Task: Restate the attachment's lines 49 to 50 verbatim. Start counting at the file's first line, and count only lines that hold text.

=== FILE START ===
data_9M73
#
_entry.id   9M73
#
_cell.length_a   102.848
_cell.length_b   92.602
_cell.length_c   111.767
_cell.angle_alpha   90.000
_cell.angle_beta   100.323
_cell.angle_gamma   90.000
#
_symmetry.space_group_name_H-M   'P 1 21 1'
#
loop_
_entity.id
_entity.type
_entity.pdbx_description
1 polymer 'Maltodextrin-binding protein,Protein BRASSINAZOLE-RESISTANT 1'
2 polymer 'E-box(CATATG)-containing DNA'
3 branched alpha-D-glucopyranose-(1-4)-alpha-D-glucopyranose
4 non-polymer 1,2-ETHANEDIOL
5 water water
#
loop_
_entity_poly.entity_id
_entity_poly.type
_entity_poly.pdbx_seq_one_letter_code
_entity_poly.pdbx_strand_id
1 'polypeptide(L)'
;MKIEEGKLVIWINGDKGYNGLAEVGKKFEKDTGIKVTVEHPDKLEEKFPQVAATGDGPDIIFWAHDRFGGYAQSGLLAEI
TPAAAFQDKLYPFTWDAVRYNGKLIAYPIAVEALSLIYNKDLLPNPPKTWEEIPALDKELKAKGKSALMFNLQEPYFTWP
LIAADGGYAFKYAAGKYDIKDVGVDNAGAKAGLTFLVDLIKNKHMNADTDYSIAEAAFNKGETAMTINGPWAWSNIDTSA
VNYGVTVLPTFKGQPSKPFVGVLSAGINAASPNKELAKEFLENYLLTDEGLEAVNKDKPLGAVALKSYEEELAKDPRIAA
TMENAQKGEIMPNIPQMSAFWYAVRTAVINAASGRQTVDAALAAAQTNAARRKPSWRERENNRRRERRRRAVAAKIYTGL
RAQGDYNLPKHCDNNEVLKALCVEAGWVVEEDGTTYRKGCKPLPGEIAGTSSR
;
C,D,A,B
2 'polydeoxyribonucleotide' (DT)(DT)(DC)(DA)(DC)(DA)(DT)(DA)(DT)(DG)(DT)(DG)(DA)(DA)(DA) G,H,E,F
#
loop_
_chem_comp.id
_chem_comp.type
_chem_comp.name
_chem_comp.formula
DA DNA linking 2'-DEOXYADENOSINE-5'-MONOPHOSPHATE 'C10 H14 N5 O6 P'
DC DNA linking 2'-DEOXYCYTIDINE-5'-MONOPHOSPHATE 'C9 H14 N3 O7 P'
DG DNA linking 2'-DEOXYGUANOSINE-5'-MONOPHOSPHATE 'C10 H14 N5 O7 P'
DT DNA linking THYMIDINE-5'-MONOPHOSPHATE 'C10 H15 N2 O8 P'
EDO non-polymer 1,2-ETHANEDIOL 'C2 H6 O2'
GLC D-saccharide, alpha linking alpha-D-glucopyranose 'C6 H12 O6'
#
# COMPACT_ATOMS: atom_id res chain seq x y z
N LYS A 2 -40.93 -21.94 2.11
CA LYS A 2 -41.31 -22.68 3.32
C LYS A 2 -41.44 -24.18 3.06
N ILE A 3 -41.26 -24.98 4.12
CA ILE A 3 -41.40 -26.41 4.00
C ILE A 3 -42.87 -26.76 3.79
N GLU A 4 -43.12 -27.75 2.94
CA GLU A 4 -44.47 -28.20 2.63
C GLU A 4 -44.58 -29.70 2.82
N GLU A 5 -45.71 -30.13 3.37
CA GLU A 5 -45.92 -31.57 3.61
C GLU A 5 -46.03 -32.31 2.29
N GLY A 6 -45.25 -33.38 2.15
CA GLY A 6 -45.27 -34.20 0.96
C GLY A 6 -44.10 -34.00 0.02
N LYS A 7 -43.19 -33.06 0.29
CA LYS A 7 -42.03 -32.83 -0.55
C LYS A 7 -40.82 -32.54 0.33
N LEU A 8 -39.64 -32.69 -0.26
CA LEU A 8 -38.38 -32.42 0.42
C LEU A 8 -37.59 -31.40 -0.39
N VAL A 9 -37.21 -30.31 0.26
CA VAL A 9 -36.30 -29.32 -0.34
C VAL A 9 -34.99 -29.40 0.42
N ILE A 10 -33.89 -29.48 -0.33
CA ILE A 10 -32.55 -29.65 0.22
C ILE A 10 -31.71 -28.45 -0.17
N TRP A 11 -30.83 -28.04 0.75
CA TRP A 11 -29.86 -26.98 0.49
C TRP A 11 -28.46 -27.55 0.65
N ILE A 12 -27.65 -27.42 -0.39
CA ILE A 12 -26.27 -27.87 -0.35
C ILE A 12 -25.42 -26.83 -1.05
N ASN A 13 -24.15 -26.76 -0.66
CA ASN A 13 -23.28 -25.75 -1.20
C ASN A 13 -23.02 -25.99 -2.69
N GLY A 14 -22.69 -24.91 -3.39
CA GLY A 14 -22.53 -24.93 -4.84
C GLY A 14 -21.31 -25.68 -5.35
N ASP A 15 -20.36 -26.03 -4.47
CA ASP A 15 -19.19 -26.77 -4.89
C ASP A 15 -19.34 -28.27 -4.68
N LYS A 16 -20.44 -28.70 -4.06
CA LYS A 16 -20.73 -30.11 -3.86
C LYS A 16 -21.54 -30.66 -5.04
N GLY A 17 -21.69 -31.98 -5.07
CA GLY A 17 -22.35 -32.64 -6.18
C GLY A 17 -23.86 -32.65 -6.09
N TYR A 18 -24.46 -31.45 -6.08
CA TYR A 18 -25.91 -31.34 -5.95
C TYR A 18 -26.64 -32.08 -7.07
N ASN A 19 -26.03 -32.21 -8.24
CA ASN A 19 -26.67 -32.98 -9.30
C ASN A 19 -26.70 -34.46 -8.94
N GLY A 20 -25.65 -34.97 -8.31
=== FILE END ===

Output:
EDO non-polymer 1,2-ETHANEDIOL 'C2 H6 O2'
GLC D-saccharide, alpha linking alpha-D-glucopyranose 'C6 H12 O6'